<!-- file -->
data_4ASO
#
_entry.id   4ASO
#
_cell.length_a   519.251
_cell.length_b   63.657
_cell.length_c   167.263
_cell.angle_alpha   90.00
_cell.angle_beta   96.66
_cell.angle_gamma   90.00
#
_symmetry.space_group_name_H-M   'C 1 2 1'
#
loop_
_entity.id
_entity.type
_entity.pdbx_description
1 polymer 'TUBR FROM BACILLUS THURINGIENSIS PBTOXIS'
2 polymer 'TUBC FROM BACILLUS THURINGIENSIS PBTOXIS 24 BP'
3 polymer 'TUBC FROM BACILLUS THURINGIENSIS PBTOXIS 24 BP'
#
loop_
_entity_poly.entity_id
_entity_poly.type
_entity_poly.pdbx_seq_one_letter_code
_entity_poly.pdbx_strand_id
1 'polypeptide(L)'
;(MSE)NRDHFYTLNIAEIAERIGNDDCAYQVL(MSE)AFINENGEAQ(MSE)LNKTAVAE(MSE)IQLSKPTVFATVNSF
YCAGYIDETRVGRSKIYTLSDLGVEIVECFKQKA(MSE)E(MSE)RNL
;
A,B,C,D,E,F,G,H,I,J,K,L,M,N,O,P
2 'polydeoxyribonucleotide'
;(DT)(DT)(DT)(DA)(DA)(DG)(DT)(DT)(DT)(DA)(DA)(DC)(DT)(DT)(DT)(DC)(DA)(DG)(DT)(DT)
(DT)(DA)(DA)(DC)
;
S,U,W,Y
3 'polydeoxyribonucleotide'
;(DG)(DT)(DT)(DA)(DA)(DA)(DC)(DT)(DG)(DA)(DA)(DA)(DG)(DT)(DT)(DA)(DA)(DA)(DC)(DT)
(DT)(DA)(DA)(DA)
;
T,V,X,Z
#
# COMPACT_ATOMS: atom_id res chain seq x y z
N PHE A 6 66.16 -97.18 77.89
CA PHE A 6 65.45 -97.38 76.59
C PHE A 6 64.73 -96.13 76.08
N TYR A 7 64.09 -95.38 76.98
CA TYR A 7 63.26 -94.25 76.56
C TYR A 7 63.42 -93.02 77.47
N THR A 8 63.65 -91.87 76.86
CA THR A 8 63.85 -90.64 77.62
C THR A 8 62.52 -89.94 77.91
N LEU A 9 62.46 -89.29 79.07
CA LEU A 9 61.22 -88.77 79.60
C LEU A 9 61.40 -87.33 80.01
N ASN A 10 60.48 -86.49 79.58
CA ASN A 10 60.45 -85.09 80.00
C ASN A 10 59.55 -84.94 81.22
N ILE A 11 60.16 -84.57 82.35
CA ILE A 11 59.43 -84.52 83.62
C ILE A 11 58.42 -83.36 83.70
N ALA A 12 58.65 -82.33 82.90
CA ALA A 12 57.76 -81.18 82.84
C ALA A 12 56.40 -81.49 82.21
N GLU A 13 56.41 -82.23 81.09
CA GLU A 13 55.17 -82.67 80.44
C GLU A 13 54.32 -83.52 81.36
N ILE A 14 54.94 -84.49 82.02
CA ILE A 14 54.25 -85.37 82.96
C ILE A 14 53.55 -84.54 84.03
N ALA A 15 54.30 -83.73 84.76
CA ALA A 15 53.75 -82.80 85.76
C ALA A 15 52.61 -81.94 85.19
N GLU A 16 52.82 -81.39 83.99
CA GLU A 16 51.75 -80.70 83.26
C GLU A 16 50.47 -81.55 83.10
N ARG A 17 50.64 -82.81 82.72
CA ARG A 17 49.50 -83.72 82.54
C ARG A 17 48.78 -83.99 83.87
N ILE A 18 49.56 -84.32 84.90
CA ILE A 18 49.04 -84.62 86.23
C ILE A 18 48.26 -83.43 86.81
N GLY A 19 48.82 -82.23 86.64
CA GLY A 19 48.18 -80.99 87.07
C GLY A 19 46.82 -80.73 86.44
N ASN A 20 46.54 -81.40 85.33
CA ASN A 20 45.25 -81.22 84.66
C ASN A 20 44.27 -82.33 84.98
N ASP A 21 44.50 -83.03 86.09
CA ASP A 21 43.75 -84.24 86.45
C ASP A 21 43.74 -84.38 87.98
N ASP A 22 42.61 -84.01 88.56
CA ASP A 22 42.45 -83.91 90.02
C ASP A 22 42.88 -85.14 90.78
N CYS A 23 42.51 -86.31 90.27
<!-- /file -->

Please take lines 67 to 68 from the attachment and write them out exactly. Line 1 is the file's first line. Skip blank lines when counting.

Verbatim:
C GLU A 13 54.32 -83.52 81.36
N ILE A 14 54.94 -84.49 82.02